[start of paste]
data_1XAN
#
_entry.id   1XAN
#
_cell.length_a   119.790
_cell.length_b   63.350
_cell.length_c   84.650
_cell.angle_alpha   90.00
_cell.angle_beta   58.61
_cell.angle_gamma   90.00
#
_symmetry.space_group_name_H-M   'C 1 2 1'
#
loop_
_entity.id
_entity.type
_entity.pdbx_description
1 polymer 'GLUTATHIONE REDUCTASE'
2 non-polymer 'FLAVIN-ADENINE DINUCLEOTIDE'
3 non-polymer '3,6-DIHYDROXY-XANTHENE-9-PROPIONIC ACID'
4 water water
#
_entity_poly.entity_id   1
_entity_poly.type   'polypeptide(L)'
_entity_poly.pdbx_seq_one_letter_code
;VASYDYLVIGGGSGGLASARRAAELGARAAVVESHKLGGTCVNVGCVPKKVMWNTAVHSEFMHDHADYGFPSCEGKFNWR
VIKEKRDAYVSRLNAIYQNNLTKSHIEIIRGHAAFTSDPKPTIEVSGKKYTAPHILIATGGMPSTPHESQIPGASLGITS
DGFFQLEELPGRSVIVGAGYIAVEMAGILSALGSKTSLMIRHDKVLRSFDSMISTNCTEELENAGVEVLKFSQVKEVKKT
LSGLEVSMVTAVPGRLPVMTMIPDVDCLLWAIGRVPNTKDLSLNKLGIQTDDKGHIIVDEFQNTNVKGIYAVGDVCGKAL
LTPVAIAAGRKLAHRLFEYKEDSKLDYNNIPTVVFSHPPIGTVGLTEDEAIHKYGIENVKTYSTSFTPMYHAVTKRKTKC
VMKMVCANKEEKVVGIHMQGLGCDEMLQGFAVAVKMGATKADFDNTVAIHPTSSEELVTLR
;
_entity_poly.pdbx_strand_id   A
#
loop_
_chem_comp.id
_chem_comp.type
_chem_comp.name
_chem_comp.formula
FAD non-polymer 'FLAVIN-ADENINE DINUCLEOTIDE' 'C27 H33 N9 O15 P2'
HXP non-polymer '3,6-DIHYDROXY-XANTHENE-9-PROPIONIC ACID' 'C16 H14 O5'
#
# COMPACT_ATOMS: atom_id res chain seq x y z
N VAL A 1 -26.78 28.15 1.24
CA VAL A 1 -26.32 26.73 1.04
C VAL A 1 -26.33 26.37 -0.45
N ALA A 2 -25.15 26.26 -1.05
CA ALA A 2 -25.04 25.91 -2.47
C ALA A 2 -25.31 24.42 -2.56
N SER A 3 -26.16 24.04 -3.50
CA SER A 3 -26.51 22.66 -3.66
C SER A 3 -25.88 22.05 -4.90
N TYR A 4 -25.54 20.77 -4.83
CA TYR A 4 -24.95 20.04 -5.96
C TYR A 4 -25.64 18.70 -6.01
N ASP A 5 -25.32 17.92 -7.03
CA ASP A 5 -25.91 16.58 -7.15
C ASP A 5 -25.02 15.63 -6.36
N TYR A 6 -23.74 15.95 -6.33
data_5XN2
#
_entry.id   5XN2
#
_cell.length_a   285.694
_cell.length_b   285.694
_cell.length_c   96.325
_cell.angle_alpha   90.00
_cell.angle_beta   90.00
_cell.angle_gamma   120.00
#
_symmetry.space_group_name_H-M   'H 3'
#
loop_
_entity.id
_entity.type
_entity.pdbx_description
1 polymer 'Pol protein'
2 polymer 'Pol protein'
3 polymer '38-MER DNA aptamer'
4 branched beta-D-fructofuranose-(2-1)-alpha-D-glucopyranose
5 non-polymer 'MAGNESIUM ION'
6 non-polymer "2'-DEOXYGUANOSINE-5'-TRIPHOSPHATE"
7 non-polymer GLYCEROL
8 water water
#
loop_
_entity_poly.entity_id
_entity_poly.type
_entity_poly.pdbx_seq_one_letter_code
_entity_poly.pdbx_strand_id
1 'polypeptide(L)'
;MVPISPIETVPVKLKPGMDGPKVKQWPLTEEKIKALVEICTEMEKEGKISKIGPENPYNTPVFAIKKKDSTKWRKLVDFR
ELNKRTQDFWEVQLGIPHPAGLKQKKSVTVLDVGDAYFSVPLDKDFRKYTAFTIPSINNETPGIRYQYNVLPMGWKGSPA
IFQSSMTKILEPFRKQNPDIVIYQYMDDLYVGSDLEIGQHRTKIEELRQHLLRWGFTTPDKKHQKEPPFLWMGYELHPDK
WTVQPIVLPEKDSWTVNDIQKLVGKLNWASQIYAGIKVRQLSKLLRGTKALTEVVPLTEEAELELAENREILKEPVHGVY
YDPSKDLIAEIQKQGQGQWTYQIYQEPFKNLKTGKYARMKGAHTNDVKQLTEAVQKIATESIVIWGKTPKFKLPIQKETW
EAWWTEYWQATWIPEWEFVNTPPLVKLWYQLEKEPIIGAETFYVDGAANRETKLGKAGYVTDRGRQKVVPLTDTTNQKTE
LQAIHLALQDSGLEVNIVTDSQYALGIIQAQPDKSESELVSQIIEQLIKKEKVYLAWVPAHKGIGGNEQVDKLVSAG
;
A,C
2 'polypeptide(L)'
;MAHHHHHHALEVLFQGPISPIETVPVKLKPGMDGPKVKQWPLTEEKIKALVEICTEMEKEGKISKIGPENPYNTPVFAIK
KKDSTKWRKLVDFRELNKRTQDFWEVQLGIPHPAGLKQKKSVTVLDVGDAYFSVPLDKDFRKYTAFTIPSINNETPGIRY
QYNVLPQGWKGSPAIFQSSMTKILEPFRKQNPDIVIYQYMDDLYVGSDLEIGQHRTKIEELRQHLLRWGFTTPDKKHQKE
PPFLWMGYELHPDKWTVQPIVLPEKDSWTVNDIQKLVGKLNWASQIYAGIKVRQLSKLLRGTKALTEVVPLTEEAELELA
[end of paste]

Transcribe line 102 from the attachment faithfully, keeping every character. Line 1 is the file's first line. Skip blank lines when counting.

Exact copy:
;MAHHHHHHALEVLFQGPISPIETVPVKLKPGMDGPKVKQWPLTEEKIKALVEICTEMEKEGKISKIGPENPYNTPVFAIK